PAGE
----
Monday, February 4, 2013

relative foreigner

On Friday, I dip my toe into the mission field for the first time. I won't be going far from home. Just a few miles, but it will be a world apart from mine.

It's an urban mission trip. One designed to open the eyes of the insulated to urban poverty, the homeless and refugees - the world at our doorstep.

Really, I couldn't say no. I've wanted to do a mission for years - ever since my parents began leading teams to the Dominican Republic on construction missions. So a mission trip in my own backyard, for one weekend, at a very affordable price...well, any excuse for not doing would just be an excuse.

This week, to gear myself up for the trip, I'll be sharing information and resources related to the issues of urban poverty, homelessness and the plight of refugees. Think of it as a mini-mini-series.

I hope you'll join me on this venture and begin to see your neck of the woods with new eyes as I already am experiencing. And I'll post about my experience sometime next week.

Part of the requirements for this trip was to attend an urban poverty seminar which I did this past Saturday. It was amazing and intense.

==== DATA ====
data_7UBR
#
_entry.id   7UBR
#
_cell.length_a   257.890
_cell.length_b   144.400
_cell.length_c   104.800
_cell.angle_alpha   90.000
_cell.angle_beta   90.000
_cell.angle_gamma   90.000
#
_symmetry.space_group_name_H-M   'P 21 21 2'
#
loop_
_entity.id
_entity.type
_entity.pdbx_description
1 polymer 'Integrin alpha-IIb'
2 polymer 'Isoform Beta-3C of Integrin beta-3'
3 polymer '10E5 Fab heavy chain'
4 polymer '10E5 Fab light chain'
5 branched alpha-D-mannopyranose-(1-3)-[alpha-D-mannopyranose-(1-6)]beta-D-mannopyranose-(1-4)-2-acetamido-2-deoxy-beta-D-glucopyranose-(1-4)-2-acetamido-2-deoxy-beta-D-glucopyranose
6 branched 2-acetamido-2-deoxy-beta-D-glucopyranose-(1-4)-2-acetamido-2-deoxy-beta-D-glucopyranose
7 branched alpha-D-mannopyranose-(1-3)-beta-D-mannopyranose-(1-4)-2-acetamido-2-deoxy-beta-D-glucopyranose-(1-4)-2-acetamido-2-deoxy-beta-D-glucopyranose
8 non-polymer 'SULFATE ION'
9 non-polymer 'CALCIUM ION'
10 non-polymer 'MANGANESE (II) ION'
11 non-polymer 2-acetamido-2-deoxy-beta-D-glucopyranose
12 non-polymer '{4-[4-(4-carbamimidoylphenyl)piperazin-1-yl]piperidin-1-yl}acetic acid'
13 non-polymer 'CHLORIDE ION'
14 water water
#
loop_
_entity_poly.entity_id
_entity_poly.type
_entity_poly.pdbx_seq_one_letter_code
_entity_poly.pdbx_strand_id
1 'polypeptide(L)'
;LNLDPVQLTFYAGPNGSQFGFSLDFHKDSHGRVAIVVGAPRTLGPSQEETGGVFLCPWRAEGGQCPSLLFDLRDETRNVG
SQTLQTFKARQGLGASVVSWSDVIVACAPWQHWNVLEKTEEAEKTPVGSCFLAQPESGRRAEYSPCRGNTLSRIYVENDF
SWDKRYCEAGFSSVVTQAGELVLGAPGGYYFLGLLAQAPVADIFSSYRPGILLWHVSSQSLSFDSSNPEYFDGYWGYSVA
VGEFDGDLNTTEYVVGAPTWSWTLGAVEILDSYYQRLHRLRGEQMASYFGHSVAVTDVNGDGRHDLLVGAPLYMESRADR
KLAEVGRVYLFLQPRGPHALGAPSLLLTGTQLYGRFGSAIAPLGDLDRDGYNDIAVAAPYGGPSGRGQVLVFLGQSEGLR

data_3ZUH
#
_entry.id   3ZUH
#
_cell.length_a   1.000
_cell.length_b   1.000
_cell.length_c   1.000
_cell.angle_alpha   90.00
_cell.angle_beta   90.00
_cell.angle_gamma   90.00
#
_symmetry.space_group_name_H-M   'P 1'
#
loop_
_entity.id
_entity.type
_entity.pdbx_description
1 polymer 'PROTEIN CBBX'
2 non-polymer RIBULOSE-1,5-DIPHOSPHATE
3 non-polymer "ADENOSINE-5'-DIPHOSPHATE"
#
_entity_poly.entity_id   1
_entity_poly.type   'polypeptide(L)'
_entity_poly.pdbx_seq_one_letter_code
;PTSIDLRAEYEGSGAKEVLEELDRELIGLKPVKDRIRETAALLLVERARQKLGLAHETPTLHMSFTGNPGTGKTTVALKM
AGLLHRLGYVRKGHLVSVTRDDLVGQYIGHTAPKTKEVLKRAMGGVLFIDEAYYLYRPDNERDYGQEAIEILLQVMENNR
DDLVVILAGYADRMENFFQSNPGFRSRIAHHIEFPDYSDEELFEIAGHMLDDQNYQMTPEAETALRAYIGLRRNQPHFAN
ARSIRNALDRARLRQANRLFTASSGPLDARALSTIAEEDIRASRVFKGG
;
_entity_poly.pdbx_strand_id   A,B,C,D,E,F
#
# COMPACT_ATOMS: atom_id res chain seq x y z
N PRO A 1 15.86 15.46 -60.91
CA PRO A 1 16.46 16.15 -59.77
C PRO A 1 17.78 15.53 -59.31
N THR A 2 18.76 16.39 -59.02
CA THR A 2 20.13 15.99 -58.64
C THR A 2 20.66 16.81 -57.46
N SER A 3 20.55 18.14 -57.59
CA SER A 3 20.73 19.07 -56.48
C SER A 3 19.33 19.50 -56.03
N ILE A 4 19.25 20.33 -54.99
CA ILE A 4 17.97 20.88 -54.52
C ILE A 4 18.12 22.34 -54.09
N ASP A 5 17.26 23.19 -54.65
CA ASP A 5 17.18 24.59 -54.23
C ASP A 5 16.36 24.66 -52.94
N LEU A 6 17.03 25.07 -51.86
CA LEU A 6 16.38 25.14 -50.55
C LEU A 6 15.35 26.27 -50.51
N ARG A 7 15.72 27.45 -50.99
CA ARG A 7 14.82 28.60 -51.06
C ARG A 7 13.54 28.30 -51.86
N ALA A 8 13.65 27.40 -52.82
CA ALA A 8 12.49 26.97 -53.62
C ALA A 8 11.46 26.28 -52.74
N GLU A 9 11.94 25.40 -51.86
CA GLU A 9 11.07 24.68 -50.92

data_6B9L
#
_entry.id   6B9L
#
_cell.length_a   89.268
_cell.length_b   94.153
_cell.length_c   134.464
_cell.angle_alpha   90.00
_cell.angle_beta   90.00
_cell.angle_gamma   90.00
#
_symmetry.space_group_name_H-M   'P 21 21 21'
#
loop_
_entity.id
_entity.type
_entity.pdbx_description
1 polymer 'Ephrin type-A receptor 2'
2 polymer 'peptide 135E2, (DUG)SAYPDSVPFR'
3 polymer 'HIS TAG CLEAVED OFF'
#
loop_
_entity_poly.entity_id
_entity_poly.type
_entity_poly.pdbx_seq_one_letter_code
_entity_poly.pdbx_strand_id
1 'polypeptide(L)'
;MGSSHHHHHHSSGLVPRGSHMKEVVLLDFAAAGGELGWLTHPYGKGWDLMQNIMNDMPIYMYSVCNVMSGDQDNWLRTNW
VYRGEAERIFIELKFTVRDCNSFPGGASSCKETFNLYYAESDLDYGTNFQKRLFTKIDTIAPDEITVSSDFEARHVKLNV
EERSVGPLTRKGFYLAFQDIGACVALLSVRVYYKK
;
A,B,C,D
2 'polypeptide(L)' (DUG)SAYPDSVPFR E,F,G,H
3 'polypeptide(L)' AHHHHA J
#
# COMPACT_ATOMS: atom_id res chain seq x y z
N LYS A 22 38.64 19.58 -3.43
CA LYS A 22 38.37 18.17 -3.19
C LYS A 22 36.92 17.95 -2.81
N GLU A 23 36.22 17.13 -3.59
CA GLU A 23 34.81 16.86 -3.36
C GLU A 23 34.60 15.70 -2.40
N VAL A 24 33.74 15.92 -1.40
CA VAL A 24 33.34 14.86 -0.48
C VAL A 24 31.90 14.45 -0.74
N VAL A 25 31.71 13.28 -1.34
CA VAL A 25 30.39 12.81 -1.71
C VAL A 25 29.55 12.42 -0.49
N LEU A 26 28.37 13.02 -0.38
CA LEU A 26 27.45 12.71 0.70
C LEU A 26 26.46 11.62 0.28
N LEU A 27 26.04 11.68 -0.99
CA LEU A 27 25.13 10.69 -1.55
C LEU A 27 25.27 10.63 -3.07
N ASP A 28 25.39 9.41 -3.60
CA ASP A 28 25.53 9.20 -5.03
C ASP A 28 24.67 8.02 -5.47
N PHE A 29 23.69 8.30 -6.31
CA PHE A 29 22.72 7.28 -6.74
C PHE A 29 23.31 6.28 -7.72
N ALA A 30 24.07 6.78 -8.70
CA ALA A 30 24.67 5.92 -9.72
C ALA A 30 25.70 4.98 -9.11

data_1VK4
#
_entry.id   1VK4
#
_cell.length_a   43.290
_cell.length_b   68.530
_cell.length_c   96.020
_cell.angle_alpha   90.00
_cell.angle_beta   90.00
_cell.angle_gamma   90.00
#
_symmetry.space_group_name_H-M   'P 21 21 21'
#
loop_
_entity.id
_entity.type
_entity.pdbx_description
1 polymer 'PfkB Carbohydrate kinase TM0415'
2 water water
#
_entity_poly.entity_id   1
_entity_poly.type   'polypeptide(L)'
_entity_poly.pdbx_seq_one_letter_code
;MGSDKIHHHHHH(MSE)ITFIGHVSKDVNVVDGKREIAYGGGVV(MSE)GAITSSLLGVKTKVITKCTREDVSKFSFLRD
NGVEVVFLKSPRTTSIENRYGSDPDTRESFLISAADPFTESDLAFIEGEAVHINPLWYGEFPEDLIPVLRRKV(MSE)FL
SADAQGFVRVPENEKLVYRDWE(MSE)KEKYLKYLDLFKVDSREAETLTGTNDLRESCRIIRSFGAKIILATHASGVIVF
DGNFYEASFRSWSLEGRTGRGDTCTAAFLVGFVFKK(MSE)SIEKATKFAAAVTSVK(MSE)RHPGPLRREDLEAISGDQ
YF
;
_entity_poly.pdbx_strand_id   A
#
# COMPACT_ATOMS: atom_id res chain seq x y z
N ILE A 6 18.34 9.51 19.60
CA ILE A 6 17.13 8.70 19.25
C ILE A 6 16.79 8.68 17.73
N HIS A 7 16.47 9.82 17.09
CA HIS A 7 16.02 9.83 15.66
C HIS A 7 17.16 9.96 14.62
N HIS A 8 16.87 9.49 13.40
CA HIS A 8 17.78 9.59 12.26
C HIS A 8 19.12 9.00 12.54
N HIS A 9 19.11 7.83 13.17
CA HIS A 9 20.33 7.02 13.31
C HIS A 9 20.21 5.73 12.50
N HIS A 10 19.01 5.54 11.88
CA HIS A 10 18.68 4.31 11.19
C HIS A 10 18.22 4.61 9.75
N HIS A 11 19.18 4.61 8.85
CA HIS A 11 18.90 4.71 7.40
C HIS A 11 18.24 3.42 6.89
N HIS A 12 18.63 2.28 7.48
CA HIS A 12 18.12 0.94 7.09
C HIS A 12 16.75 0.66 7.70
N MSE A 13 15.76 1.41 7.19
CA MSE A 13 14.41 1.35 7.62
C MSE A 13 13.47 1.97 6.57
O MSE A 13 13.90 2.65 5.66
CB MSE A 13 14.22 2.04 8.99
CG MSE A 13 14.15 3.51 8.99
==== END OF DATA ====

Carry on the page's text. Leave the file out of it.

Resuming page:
If, like me, you are a relative foreigner to these issues, here is some information I learned this weekend that may open your eyes as wide as it did mine:
  • The currency of poverty is relationships, it's what people in poverty value and center many of their choices around. The middle-class? All about achievement and it's probably no surprise that money drives this circle and our decisions.
  • There are many answers to the question, "What causes poverty?" I can sum it all up in two words: WE do. We, all of us, cause poverty. It's a mix of personal choices, unfortunate and unforeseen circumstances (does anyone ask for mental illness or a debilitating injury?), legislation & politics and structures we, the "haves," put in place to protect us from the "have nots."
  • Scary thought: like many of our institutions, the church largely emulates middle-class values and structures. This isn't necessarily a bad thing as many of these values keeps things from descending into chaos. But it becomes a problem when the church is meant to be a body cohesive and inclusive and if one part of the body (the poor) feels it doesn't belong because these structures are intimidating, then we have some walls to tear down.
  • In poverty, power and respect cannot be separated, but they are separated in the middle class. For example, an impoverished person will leave a job if they do not feel respected by their boss. Someone in the middle class would stick that job out, especially if it's a stepping stone to the next rung of the ladder.  

1 comment:

Kendal Privette said...

looking forward to reading more. on whose work was your seminar based? any ruby payne? if not, she is an author you might want to check out. she started writing about poverty and schools but has a whole church thing going on now, too.